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First Annual Razorblade Awards

by Alan Rapp on December 29, 2005

in Announcements 

As we wind down the year over the next week you will start to see our lists for the best (and worst) films and performances of the year.  To start things off here are our picks for some of the more memorable and truly awful moments of film we were subjected to this year.  Ladies and gentlemen, I give you the Razorblade Awards.

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TV Midterm Report Card

by Alan Rapp on December 27, 2005

in Uncategorized

As shows pause for the holiday hiatus we take a look at what we’ve seen so far on the tube this year and pass judgment on the impressive and disastrous programs we’ve seen so far this year while totally ignoring anything that could be remotely referred to as “reality tv.”

TV Mid-Season Grades

As shows pause for the holiday hiatus we take a look at what we’ve seen so far on the tube this year and pass judgment on the impressive and disastrous programs we’ve seen so far this year while totally ignoring anything that could be remotely refered to as “reality tv.”

Veronica Mars

The sophomore season of last year’s cult hit gives a little more focus on relationships and Veronica trying to be “normal” which have held back the show that was last year’s most pleasant surprise.  The first season focused on the murder of Lily Kane which was solved in the final episode.  The show is also missing the Veronica / Wallace friendship.  Without that big mystery the show has introduced several small ones, none of which are as interesting or as emotionally compelling – such as Meg’s coma, pregnancy and death, did Logan really commit murder, and who is responsible for the bus crash?  Nice guest stars from the ‘verse as Charisma Carpenter, Alyson Hannigan, and even Josh Whedon himself show up in Neptune.
Midseason Grade: B


We got the Fortress of Solitude, mention of Zod, and James Marsters guest turn as Braniac.  Too bad so much was squandered.  The Brainiac storyline was a waste as Marsters played a professor who the audience knew was an alien but no character did for weeks.  His evil turn was handled with the delicacy of a bull on angel dust.  And don’t even get me started on the vampire episode, ugh!  Aside from the Fortress of Solitude and the very interesting casting of the voice of Jor-El (and the reunion of the original Duke boys, Ye-hah!) the season has been miserable.  Hopefully this year Lex will finally take his dark turn (enough teasing already!).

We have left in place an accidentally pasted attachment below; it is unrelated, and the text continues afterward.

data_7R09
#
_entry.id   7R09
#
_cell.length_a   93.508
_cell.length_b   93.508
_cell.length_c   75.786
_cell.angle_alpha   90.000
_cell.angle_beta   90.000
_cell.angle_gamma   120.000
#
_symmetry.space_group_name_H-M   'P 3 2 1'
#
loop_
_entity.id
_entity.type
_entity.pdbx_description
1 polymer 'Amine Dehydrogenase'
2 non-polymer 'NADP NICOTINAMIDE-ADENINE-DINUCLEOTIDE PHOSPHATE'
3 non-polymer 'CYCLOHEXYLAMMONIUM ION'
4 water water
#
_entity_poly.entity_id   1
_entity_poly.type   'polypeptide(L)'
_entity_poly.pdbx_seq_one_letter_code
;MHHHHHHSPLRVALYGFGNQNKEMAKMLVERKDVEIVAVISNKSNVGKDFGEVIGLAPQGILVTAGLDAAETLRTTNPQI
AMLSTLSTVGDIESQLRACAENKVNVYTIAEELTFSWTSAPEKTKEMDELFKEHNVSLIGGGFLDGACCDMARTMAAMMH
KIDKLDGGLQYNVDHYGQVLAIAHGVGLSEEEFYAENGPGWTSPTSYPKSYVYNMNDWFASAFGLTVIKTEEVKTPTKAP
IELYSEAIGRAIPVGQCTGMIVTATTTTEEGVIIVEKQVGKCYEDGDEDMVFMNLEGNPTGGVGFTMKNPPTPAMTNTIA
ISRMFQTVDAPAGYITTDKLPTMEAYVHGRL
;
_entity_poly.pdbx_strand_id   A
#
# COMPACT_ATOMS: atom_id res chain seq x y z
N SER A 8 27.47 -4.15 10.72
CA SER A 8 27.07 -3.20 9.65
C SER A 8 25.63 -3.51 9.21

Midseason Grade: D

Family Guy

As always the show is a mix of good moments and WTF was that?  This year has seen Peter be declared legally retarded, Lois finds her long lost brother who she let’s out of the mental institution not realizing tendency to kill large men, Peter starts his own religion based on the Fonz (hey, I’ve heard of religions based on worse ideas), and the FCC steps by to censor all of Peter’s good ol’ American fun.  Funny cut scenes including my favorite where Stewie travels across country and gives Will Ferrell his due for Bewitched.
Midseason Grade: B-

How I Met Your Mother

I haven’t seen as much of this as I would like, but I think it’s got a chance.  A talented cast (Neal Patrick Harris, Alyson Hannigan, Josh Radnor, Jason Segel and Cobi Smulders) and some good writing should spell some success if the show can stay on air long enough to find itself and hit its stride.  I like the cast’s chemistry and of all the twenty-something Friends knockoffs this one might be the best (hard to be worse than Joey).
Midseason Grade: INCOMPLETE


Am I the only one that thinks these forensic shows have run their course?  CSI:Crime Scene Inestigation, CSI:Miami, and CSI:NY still do well in the ratings, but the shows have become little more than gore-fests with either clever or stupid criminals and not much mystery.  Also a focus on relationships and hidden dark secrets trying to broaden the characters’ lives.  Doesn’t help.  If you’ve seen a season of one of these shows you’ve seen them all.
Midseason Grade: D

The West Wing

The influx of talent from last year (Jimmy Smits, Alan Alda, etc.) started to change the show and finally bring it out of its post-Sorkin funk that it had been languishing in since its creator left.  John Wells never find the right notes with Bartlett and crew, but has found his own voice and story with the election run of Smits and Alda’s characters.  No longer the shadow of its former self, but still not sure what it wants to be.  Some questions to be answered: is it possible to drag out this election cycle any longer? and what does the death of John Spencer mean for the show’s storyline?
Midseason Grade: C

Well that’s it for now tune back in next week and check out our preview of this year’s mid-season replacements that includes one or two promising shows (hey, Buffy started out as a mid-season replacement and that turned out pretty well).